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Harav Y. Reuven Rubin Shlita

I’m trying to work on this article, but am being distracted by the wondrous gift of a baby great granddaughter who is rolling about in her crib speaking a wordless language of love. This sweet neshomalah is not yet a year old, yet in her childish gurgles I hear the words of Hashem’s caress for His people. I’m babysitting, although its more like she is tending over my needs. Its been a hard time for us all, the war bulletins keep on seeping through the air, and everyone is a bit on edge. However, I have my little neshomahla to watch over, and her smile dissipates any fear and floods my heart with invigorating hope. As she rolls over, fighting the need to sleep, something distracts her. She reaches out with her sweet hand through the bars of the crib and grabs the glittering gold chain that rests on her Ziedy’s ample girth. It is a pocket watch chain, and as she pulls on it, my eyes well up with tears. Baby doesn’t notice, she is fixated on the links that glisten in the light, she pulls on it and out tumbles the large watch that the chain anchors. The watch is old, still needing to be wound by hand daily, but it has seen so much, timed so well, that even if outdated it is cherished by its owner.

Our mishpacha is like so many others. We each try to fit in to the jigsaw puzzle that is life, and hope that our service to Hashem will be found pleasant and meaningful. In these weeks, whilst we enter into the winter months, we are all learning the stories of our holy ancestors, the Avos Hakodoshim. The DNA of our spirituality can be seen through these eternal lessons, and each link in the golden chain of who we are offers answers to life’s conundrums. The Jewish people were always about families and the vast canvas of our history dramatically depicts how family challenges can form the greatness of the yiedisha neshomah. Each of our forefathers had battles to wage against outside forces and even more, between their own kinfolk. Avrohom, Yitzchok and Yakov certainly had dysfunctional circumstances that had to be waded through. This was the chrysalis that gave birth to the miraculous Children that Hashem chose to be His Nation. Even a casual reading of these Torah portions finds one struck by the amount of anguish our ancestors had to go though. When we delve deeper, we find the astounding humanity of their circumstances and how they withstood all the challenges that feed our lives today. Every family has its role to play in the pageantry of life, we each have a tikun to fulfil and the chemistry that makes up each family unit has a direct connection with our Avos.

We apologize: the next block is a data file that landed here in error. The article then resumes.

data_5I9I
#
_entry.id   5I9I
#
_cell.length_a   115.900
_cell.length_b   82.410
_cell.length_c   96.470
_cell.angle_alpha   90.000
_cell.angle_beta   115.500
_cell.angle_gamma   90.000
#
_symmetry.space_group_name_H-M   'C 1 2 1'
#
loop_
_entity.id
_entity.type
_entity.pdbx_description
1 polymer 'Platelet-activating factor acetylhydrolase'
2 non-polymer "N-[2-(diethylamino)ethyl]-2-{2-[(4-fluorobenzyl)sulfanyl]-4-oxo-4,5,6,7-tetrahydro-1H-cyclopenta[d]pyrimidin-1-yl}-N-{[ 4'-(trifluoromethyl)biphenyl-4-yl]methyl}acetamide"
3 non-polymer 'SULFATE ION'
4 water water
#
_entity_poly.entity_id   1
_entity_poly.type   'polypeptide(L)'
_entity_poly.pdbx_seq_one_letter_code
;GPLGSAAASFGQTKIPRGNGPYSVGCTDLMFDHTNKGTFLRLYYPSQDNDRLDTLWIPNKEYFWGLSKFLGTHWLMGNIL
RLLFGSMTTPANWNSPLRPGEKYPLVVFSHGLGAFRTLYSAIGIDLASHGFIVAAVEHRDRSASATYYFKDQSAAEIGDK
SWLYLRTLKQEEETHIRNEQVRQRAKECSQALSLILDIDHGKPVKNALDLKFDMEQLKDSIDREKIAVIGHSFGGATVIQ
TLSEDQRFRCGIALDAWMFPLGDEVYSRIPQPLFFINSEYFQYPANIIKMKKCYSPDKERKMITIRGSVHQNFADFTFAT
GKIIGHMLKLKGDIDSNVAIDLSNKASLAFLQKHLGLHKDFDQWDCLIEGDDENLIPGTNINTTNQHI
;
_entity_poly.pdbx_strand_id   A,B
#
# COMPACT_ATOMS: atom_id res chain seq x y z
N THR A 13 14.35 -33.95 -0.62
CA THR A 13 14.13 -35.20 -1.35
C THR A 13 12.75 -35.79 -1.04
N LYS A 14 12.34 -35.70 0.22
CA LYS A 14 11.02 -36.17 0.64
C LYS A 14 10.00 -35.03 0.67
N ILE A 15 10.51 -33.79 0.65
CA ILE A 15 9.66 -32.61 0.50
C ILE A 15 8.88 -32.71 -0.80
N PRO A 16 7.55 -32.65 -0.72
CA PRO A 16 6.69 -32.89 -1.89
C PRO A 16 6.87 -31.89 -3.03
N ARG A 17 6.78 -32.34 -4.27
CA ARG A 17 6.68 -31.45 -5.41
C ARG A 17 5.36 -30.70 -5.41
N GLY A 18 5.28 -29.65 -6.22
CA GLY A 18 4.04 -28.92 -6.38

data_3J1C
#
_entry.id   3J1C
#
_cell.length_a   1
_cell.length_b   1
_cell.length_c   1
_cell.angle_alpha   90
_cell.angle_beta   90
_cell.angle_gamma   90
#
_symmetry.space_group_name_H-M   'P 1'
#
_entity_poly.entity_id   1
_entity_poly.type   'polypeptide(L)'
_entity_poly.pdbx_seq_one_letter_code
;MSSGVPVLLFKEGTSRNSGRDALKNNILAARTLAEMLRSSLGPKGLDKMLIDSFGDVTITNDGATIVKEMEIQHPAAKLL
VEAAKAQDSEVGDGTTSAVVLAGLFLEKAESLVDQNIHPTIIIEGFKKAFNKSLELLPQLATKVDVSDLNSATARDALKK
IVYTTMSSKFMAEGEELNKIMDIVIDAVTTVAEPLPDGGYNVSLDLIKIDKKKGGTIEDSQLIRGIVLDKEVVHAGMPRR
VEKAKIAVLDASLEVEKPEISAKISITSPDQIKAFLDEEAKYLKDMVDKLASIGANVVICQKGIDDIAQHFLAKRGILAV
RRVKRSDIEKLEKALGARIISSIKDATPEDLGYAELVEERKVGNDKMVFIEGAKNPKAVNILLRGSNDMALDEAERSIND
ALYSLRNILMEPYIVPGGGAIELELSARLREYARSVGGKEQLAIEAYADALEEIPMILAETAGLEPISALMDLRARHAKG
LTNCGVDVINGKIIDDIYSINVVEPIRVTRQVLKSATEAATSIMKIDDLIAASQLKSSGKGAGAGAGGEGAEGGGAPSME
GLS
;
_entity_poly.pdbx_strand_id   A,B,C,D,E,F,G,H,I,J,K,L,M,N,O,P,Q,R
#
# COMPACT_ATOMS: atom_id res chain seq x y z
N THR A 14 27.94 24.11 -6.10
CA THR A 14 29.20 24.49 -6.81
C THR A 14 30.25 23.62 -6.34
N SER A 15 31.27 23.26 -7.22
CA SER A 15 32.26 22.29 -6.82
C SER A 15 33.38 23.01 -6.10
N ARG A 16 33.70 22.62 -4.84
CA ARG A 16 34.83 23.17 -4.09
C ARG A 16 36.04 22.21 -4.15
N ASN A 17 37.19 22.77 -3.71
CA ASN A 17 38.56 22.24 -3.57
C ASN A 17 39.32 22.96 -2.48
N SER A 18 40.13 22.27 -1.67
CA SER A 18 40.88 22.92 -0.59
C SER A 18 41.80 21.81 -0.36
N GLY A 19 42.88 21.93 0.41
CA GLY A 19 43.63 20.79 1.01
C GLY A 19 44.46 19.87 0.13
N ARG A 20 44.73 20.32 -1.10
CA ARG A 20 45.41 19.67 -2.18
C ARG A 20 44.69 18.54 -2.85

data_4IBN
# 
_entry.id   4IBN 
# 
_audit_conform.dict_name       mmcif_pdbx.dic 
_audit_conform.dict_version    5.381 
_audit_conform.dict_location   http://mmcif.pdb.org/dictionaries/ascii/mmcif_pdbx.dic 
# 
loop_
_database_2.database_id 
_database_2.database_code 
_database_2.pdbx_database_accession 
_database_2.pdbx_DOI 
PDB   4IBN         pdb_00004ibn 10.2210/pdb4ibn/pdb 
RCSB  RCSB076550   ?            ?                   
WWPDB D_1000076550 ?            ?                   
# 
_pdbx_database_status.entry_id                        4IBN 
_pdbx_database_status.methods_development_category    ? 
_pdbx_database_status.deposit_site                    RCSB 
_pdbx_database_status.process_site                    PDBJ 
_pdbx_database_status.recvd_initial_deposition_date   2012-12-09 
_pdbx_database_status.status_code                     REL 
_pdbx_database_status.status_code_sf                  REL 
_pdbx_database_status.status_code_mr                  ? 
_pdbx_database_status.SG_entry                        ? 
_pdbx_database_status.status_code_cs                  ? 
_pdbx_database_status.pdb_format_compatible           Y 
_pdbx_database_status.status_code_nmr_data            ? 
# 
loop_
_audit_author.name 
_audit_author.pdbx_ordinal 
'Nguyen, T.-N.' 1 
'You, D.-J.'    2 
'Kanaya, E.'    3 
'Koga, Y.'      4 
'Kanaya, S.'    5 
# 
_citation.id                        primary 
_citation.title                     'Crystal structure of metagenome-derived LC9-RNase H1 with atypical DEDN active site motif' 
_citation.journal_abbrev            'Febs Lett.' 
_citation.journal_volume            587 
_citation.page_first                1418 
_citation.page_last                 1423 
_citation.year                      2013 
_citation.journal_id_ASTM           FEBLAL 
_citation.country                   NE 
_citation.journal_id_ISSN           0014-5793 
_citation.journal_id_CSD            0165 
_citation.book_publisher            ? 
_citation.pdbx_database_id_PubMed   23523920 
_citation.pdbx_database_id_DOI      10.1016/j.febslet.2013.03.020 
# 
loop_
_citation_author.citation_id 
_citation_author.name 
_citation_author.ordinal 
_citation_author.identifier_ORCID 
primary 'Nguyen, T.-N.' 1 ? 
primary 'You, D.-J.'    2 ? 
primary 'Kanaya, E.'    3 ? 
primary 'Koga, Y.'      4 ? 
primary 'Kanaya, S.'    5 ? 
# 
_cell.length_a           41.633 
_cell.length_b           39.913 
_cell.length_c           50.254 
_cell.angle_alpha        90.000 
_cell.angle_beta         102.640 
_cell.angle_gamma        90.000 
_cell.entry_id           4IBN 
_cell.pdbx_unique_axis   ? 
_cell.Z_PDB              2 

The baby that has so bemused me carries the name of my late Rebbetzin A”H, the gold chain that has so fascinated her was the Rebbetzin’s gift to me. On my fiftieth birthday, she presented this watch and chain to me with a note, “It’s time for you to start writing”. That was over twenty-eight years ago, and the writing has flowed as best as I have been granted to produce. I was blessed to share fifty-five years with my Rebbetzin and she is still very much part of mine and my family’s life. Little baby has her eyes, (or so I’m convinced) and my prayers are that she has the determination and passion for The Eibishter and His people that her Bubby carried with grace and charm. This is the brilliance of the Jewish Nation, we are all the product of generations spawned from the holiness of our Avos. True we all face challenges and difficulties, but we are born with the staying power that our ancestors were empowered with from the very beginnings of time.

The Rebbetzin’s yahrzeit is this week and I write with difficulty. I miss being part of the dynamic couple that was my life for over half a century. Like the mothers of our Nation, she was the strength and guardian of everything I strived for. I am not writing an obituary here, nor could I ever articulate how much she is missed. Gazing at that sweet baby got this article started, her laugh, her smile brings it all back. The Jewish family is so holy, so meaningful and worthy to create the future.

There is a spoon, it lays in our kitchen drawer. It’s called Chaiky’s spoon, and is unique. All those years ago, it belonged to the first set of cutlery bought by a young couple who were just married. It is the sole survivor of that set, and has stirred tea and coffee on several continents. It has seen many simchas, and no small amount of tears, yet, there it is. Every Shabbos I take it in hand to stir my coffee, and with it comes a rush of thanks for what it has witnessed. Unbeknownst to me (till today) my daughter uses it for the same purpose. It seems that the grand and great grandchildren are also intrigued with it and use it when they come to spend Shabbos with me. Jewish families, sprinkled with the sweetener of yesterday. This is our history, our glory, our tikun.